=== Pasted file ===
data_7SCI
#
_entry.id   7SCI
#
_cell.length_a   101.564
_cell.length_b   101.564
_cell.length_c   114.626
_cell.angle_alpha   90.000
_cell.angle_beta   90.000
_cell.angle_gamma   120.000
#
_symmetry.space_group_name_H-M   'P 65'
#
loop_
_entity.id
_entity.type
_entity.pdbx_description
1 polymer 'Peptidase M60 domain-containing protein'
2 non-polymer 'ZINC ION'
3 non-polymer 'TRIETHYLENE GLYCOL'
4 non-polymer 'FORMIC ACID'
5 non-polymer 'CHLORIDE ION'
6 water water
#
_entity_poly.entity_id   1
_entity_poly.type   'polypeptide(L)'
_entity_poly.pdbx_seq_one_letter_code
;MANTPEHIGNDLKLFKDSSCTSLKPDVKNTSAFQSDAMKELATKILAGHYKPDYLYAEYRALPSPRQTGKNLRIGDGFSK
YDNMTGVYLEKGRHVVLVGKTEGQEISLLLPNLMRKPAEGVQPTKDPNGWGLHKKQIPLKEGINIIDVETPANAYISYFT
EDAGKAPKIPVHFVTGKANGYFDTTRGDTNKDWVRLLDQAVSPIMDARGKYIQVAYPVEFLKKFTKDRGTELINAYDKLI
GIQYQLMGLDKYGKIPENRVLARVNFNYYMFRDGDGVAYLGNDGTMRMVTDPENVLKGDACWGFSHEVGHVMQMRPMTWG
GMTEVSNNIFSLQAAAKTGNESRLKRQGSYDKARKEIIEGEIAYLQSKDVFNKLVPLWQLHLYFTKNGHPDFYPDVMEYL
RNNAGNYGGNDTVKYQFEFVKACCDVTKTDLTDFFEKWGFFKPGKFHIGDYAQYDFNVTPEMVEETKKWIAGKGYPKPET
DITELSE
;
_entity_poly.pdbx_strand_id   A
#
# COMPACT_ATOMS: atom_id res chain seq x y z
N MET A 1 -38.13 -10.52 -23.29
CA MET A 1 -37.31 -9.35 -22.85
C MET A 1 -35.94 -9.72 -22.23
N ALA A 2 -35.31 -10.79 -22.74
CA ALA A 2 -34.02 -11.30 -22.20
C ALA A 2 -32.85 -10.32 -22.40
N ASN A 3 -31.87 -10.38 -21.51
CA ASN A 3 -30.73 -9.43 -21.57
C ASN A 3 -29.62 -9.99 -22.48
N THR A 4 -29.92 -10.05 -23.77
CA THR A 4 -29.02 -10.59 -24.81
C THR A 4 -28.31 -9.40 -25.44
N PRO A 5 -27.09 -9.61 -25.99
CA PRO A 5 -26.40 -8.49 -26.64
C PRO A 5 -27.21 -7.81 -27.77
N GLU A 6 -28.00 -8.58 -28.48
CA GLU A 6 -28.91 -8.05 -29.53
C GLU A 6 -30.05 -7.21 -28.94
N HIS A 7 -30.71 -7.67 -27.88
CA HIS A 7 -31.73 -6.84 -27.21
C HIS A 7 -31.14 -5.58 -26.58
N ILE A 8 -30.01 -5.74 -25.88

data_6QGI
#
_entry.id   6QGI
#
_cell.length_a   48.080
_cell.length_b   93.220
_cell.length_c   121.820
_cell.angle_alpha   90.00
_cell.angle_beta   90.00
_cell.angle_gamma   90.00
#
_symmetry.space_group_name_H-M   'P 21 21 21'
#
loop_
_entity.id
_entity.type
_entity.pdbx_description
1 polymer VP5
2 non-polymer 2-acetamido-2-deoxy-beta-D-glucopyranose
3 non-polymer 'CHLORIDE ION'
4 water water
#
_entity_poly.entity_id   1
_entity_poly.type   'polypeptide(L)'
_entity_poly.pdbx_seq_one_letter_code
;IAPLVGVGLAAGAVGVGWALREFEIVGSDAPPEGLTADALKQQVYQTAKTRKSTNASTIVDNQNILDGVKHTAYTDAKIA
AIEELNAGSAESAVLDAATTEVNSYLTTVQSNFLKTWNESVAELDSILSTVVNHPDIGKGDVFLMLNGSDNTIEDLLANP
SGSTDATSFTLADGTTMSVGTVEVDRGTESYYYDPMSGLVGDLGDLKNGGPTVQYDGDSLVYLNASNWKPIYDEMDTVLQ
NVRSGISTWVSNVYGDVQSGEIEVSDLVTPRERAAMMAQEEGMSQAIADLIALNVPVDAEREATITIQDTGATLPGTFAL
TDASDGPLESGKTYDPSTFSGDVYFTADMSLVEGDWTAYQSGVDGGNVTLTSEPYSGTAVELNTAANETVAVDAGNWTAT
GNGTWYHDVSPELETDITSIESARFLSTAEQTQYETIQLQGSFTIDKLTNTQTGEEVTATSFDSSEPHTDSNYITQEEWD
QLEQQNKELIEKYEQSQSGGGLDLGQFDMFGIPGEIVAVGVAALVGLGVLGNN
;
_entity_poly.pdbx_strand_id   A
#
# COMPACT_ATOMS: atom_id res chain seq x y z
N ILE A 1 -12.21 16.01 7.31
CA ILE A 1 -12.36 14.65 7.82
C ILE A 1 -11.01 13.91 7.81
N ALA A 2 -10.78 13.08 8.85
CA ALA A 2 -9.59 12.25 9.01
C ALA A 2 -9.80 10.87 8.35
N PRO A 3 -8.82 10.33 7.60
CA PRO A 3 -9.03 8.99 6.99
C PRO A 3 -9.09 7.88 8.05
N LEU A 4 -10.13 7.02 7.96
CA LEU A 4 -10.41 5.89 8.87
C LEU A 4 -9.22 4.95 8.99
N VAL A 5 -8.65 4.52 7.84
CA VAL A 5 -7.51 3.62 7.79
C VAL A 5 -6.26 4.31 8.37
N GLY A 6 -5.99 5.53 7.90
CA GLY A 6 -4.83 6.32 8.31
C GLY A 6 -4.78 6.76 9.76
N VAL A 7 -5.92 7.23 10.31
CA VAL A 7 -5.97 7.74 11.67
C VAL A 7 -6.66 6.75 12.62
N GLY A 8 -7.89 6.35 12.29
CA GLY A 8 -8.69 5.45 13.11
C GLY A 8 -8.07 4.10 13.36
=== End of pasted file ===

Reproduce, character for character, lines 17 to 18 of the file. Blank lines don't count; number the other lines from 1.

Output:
_entity.pdbx_description
1 polymer 'Peptidase M60 domain-containing protein'